Is an approach to who is vulnerable to cyber attacks evolving?

Agencies striving to improve resilience around information security need to come to terms with a fact that any organisation or agency can potentially become subject to a cyber attack, but what matters is how quickly they will be able to detect and address such an incident.

Panelists speaking about the information security at the recent 8th Annual FST Government Australia 2022 event held in Canberra said that agencies should adopt a mindset that prioritises the management of risks in the event of an incident.

Nicole Ozimek, Assistant Secretary Cyber Security and Network Branch (CRB), Department of Foreign Affairs and Trade, noted that there was still a stigma attached to those entities who have had the security incidents and their networks had been compromised at some point in the past.

“The thing is that everyone will become a subject to a cyber attack if you run the IT. The key thing is how quickly you detect, how quickly you respond and how quickly you recover,” she told conference attendees.

Hence it was important for agencies to be able to share their learnings with the community and other like-minded departments so they could check the resilience of their own environments and controls and share their detection techniques.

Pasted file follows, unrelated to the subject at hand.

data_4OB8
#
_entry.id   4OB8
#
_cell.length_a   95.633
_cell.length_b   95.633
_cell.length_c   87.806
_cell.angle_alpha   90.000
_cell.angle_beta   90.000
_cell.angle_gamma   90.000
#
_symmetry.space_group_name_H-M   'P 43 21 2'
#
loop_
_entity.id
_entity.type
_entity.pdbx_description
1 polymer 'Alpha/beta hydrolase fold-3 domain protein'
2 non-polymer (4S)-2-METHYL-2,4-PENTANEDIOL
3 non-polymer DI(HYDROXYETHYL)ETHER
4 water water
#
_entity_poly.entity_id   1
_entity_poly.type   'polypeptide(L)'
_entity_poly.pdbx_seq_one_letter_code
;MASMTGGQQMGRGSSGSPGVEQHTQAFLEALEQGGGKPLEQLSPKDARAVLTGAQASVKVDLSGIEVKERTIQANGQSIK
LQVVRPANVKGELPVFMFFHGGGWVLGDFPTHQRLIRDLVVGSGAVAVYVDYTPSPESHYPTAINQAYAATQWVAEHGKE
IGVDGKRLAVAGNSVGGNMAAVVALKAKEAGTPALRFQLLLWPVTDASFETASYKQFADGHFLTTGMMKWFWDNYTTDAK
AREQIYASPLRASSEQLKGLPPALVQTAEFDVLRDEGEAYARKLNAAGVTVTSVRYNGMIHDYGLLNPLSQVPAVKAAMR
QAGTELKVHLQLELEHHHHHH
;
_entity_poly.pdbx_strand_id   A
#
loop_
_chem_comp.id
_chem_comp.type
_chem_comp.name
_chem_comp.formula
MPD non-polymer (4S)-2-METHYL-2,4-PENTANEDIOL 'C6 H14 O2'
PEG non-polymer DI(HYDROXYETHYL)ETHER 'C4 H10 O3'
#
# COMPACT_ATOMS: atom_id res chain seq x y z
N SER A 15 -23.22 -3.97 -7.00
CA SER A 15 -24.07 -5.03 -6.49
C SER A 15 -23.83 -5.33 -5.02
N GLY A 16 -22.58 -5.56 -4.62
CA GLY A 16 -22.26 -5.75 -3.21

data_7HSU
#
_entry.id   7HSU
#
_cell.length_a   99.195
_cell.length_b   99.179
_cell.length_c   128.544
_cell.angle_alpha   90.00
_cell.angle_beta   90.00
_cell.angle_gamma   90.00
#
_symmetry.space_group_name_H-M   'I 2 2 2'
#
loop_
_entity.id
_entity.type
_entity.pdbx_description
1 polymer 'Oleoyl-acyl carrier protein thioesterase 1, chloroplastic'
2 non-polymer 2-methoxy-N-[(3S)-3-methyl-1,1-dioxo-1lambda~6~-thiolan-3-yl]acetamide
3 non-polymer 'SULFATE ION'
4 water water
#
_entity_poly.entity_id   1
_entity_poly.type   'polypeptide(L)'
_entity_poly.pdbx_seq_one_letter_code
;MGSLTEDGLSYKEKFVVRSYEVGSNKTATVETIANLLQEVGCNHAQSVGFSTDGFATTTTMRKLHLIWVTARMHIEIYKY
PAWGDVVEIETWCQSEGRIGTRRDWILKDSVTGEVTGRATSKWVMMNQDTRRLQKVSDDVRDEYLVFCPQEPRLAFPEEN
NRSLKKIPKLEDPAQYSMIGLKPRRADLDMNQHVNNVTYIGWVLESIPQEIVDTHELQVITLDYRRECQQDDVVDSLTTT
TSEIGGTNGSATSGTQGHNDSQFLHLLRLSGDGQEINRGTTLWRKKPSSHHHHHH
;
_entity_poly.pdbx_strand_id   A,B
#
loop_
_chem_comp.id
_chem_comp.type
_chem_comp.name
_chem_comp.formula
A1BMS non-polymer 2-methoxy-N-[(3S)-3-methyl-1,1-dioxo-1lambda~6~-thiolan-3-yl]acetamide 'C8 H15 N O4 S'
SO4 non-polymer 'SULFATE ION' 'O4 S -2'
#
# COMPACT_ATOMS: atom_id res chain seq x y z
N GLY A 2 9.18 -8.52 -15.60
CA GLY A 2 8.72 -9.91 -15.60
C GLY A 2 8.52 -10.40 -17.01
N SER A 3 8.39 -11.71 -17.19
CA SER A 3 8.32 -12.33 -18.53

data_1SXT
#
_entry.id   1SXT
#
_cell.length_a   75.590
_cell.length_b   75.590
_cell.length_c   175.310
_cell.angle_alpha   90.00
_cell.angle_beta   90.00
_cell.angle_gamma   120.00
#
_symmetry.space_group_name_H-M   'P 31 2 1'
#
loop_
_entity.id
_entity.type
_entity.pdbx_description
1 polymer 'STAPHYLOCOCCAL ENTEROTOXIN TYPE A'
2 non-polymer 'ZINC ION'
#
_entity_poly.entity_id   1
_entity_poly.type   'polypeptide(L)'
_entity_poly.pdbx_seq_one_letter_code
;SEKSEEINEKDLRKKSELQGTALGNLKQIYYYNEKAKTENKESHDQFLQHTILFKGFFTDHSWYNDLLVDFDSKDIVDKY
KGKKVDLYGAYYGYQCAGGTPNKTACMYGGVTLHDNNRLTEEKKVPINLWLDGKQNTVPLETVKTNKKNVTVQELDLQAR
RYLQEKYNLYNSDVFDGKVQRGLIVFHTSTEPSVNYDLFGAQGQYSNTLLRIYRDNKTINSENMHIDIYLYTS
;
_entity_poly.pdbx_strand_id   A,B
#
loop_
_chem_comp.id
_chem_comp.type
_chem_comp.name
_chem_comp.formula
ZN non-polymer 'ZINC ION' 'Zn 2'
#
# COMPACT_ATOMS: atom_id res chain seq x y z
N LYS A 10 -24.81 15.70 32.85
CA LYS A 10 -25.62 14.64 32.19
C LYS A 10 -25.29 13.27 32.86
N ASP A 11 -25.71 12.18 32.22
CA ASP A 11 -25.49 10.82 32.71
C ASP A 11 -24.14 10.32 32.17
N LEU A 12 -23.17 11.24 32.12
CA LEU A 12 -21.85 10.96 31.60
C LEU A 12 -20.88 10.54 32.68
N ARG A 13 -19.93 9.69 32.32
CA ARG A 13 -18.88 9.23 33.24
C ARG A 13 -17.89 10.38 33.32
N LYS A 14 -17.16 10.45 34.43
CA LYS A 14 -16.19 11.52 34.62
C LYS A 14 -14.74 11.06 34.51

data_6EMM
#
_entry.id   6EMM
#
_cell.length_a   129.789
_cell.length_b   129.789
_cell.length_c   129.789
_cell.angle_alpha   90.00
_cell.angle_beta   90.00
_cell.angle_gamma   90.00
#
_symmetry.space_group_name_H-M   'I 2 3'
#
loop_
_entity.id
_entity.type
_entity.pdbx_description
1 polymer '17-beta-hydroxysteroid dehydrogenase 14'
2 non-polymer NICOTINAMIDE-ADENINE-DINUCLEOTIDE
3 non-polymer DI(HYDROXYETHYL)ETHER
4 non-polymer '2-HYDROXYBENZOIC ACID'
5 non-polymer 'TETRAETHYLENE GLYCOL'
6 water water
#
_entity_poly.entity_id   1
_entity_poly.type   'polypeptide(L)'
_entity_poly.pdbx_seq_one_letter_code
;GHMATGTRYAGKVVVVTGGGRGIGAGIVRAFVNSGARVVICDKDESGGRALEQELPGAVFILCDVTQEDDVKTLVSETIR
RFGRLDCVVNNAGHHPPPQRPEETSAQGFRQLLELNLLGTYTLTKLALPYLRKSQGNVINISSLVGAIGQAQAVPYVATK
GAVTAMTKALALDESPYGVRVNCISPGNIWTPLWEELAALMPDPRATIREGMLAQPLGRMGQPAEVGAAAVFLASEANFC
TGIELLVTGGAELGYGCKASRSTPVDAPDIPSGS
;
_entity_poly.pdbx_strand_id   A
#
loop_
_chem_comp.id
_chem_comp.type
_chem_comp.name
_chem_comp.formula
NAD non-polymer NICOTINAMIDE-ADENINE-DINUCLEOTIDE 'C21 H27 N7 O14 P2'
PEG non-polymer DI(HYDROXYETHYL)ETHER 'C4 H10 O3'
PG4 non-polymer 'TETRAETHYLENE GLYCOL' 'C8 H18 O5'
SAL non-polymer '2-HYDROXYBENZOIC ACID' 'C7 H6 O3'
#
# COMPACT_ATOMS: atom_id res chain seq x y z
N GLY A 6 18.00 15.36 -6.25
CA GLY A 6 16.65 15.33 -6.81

“We need to get past that ‘Oh no, I have been subject to an attack’ [attitude to] ‘Hey I detected it, I responded to it and I fixed it. And I am going to share that with the community so you can leverage from these lessons learnt’,” she added.

Although attacks vary in terms of a degree of their sophistication, organisations and entities should be ready and make sure that their cyber responses would be commensurate to the risks.

According to Alan Marjan, Assistant Director-General Cyber Uplist (ADGCU), Cyber Security Resilience Division, Cyber Uplift Branch, Australian Cyber Security Centre, the key points when it comes to resilience was building a right network and community and knowing your network well.

“Build your networks and community, your size in networks, your CIO [chief information officer] networks, your peers. Even though you are working with competitors in your community or industry world or even government, you have got peers. Build those networks because you will rely on those during crisis and those networks that you have built will pay dividend,” he said.

Dragan Vladicic, Director – Solutions Engineering at Okta, also echoed Ozimek’s sentiment on the high likelihood for many organisations, entities and agencies to come under cyber attack at some point.

“One day we will get compromised and how we are going to manage that is I think the key mindset to have,” he said.

However, he pointed out that at the same time, smaller agencies would not always have resources at their disposal or ability to scale the network or identify compromised end points, leaving this as an opportunity for cyber hubs and the industry to help those smaller entities scale.